The comparison of episodic memory among the three groups clarified the neuropsychological differences between the VLOSLP−AD and VLOSLP+AD groups. On the WMS-R LM I, VLOSLP+AD participants scored close to VLOSLP−AD participants and significantly higher than aMCI−P+AD participants. However, on the WMS-R LM II, VLOSLP+AD participants scored worse, and their scores were not significantly different from those of aMCI−P+AD participants. Mean scores (SD) on the Japanese versions of the WMS-R LM I and LM II were reported to be 15.5 (6.4) and 9.9 (6.6) in normative Japanese individuals aged 75 years or older with a mean age of 79.3 years (Kawano et al., Reference Kawano, Awata, Ijuin, Iwamoto and Ozaki2013). Therefore, it is possible that VLOSLP−AD participants showed little memory impairment, while VLOSLP+AD participants showed mild episodic memory impairment. De Simone et al. reported that greater attenuation from immediate recall to delayed recall in a story recall test predicted the progression from aMCI to AD dementia (De Simone et al., Reference De Simone2017). The pattern of WMS-R LM in VLOSLP+AD participants agrees with the findings in aMCI destined to convert to AD dementia. It has also been reported that even in people with normal cognitive function, episodic memory is worse in those with AD-related pathology than in those without (Malek-Ahmadi et al., Reference Malek-Ahmadi, Perez, Chen and Mufson2016). Considering these previous reports, the WMS-R results in this study indicated that VLOSLP+AD participants had episodic memory impairment attributed to AD pathology.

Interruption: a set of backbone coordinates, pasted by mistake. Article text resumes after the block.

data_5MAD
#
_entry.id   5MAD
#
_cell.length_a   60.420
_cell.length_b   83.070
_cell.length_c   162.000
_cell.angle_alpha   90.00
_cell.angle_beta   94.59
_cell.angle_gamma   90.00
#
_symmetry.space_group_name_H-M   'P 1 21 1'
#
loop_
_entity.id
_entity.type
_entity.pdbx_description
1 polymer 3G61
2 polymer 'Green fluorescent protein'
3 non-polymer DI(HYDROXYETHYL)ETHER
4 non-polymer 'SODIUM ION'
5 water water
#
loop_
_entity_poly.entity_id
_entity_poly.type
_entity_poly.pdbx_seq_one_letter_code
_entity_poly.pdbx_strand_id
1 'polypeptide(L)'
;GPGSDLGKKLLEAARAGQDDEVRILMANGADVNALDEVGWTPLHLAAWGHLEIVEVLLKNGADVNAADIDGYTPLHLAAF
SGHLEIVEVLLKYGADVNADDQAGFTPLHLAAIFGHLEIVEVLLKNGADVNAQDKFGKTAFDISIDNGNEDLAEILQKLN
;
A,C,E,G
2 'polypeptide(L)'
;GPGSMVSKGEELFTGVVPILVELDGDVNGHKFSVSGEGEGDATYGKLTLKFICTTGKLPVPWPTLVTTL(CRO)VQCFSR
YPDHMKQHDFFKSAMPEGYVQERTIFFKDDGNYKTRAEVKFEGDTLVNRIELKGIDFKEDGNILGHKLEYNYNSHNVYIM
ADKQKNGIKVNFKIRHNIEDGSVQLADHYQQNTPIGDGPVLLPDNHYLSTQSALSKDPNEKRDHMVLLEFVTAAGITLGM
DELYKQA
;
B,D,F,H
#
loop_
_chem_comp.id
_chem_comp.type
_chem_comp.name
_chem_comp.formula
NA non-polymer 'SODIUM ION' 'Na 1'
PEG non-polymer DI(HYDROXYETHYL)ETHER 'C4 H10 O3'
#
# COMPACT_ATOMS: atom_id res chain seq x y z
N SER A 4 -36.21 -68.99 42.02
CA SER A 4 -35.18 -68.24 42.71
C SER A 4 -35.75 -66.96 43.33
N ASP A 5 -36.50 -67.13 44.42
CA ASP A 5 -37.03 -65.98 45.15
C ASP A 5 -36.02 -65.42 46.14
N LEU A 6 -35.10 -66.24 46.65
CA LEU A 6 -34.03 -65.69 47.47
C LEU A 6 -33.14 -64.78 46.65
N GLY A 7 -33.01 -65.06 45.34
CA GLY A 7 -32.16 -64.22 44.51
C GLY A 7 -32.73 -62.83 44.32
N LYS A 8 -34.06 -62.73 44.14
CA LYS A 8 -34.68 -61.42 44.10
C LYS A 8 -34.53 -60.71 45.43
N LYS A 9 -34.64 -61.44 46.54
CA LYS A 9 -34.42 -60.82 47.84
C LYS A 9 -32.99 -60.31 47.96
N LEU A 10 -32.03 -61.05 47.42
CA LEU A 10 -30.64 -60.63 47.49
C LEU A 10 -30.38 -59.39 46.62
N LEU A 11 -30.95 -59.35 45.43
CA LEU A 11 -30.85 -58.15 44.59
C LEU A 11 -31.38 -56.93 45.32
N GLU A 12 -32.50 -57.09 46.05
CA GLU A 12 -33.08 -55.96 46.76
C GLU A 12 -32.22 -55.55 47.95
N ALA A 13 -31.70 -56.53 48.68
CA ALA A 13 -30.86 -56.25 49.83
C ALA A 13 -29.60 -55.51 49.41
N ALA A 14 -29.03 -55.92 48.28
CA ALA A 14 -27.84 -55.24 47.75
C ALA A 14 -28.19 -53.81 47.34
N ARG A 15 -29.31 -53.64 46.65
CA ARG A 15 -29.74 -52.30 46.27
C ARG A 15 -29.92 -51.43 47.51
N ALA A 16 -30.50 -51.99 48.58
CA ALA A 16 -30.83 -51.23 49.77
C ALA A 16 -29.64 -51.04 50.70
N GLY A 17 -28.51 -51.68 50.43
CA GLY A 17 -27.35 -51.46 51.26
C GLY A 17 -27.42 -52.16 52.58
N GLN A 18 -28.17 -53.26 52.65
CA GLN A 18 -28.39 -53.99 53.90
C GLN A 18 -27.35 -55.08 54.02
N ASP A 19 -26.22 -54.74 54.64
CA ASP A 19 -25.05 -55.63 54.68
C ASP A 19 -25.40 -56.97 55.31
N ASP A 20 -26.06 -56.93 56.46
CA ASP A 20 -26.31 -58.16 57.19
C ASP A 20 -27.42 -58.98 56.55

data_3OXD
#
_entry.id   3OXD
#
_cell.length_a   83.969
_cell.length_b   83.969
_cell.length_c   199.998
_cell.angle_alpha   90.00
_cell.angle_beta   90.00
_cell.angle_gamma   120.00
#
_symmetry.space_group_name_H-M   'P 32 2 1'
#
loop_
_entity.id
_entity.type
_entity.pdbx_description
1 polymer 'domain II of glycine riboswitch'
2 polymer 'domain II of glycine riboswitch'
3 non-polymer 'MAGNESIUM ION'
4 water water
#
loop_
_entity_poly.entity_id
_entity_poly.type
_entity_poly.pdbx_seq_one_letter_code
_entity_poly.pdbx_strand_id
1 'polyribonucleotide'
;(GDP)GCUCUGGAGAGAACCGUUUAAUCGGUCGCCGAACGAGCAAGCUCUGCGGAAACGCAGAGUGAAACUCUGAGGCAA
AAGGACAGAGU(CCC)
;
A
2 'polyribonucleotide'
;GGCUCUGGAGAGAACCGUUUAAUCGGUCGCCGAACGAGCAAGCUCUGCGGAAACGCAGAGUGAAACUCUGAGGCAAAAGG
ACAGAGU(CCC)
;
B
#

The difference in age of onset between the VLOSLP+AD and −AD groups is that the +AD group had a shorter time between onset and the initial visit. VLOSLP patients generally have few negative symptoms and maintain cognitive function, which delays their consultation at the clinics (Roth and Kay, Reference Roth and Kay1998). The pathophysiology of AD may hasten their consultation at a memory clinic through subtle functional changes related to neurodegeneration. Our findings are consistent with the results of a previous study that revealed the dementia hazard ratio associated with VLOSLP was the highest in the first year after VLOSLP diagnosis, although rates of dementia remained higher in the VLOSLP group than in the control group for up to 20 years of follow-up (Stafford et al., Reference Stafford, Dykxhoorn, Sommerlad, Dalman, Kirkbride and Howard2021).